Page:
Guitar Aficionado

The Find: Custom-Ordered 1964 Gibson L-7C

On page 40 of the 1962 Gibson catalog, the Gibson L-7C is described as, “Extremely popular for orchestra use for its modern cutaway design,
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On page 40 of the 1962 Gibson catalog, the Gibson L-7C is described as, “Extremely popular for orchestra use for its modern cutaway design,

By Tom Beaujour

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On page 40 of the 1962 Gibson catalog, the Gibson L-7C is described as, “Extremely popular for orchestra use for its modern cutaway design, handsome appearance, exclusive features, and rich vibrant tone…an outstanding example of Gibson superior quality.”

The words must have been convincing to the original owner of this unusual custom-ordered L-7C, as they motivated him to put a little pencil check next to the guitar in the catalog and to meticulously spec out the appointments that he wished altered on the guitar seen here. His surviving hand-drawn blueprint for the guitar specifies that Gibson is to make the “nut width on the fingerboard approximately two (2) inches—(classical type neck).” Additionally, the fretboard width at the 12th fret is to be “approximately 2 7/16” inches.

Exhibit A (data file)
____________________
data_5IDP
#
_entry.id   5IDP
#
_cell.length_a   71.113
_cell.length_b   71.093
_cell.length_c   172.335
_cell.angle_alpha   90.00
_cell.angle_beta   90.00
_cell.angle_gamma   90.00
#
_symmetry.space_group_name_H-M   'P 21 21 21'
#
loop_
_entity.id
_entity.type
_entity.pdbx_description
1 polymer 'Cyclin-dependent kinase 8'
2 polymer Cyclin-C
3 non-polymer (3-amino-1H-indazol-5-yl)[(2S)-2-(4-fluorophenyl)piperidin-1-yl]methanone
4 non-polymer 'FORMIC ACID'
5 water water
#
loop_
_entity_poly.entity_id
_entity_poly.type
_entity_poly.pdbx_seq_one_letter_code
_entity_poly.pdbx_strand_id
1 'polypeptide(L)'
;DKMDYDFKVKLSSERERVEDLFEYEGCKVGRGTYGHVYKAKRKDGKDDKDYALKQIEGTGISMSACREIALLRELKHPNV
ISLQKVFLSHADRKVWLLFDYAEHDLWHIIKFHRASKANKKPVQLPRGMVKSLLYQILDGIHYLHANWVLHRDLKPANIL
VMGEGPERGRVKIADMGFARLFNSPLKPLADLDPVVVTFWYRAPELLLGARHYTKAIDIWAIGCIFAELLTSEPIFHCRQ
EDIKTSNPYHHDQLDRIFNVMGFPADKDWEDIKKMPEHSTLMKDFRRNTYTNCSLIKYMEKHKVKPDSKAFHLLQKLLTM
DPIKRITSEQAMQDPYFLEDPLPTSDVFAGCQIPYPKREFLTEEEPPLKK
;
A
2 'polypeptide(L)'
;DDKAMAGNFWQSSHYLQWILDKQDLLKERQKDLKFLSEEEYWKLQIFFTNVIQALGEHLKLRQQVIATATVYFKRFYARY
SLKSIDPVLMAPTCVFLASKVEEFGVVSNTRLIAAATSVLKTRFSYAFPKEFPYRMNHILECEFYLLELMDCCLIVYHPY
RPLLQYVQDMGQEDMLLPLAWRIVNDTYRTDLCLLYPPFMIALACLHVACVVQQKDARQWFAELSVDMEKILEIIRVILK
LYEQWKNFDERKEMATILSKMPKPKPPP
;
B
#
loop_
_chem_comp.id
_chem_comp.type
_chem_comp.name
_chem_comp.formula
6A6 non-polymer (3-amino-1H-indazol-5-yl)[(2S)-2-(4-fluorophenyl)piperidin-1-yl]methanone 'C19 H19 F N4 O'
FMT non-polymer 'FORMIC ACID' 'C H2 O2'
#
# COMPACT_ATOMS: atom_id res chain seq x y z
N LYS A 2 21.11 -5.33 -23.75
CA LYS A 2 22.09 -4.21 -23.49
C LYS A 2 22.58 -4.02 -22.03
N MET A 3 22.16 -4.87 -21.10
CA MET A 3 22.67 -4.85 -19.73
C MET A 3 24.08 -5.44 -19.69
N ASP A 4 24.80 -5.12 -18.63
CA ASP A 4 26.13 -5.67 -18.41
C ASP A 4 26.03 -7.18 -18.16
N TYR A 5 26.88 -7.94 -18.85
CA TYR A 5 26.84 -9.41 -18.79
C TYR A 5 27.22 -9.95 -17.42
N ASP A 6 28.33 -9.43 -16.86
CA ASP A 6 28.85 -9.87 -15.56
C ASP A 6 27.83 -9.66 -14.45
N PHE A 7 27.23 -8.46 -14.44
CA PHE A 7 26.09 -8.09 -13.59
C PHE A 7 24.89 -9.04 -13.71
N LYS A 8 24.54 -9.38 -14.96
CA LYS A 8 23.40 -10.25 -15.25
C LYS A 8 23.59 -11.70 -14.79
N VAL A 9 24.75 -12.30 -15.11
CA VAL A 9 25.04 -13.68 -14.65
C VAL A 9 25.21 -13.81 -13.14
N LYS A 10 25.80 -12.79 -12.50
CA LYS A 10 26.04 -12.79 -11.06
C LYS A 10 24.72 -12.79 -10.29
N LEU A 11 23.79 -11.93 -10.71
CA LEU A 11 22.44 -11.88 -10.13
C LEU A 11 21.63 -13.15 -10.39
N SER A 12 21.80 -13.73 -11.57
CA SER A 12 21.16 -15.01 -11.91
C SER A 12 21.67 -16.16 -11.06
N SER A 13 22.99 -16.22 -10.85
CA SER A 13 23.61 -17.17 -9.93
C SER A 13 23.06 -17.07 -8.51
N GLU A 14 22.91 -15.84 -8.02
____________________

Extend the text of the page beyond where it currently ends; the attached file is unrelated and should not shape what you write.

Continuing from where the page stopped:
Beyond its gigantic, one-of-a-kind neck proportions, this custom L-7C shares all of the period-correct attributes of the reasonably priced, and still-enduring, member of the Gibson acoustic archtop family: a 17-inch body, spruce top, curly maple back and sides, 25 1/2–inch scale, rosewood fingerboard with parallelogram inlays, rosewood bridge, and nickel-plated hardware.

This L7-C was shipped from the Gibson factory to Al Peterson’s House of Music in Hempstead, Long Island, on October 28, 1964, and remained in the possession of the original owner’s family until Matt Brewster, owner of New York’s 30th Street Guitars, recently acquired it. “When I asked why the neck was so big, the family told me that the owner was a very, very large man,” Brewster says. “I love all the sketches and papers that came with this instrument, as well as the fact that there’s even a little scroll with the guy’s name and contact information in the truss-rod cavity. It proves that there were guitar nerds just like us in 1964!”

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Photo: Massimo Gammacurta

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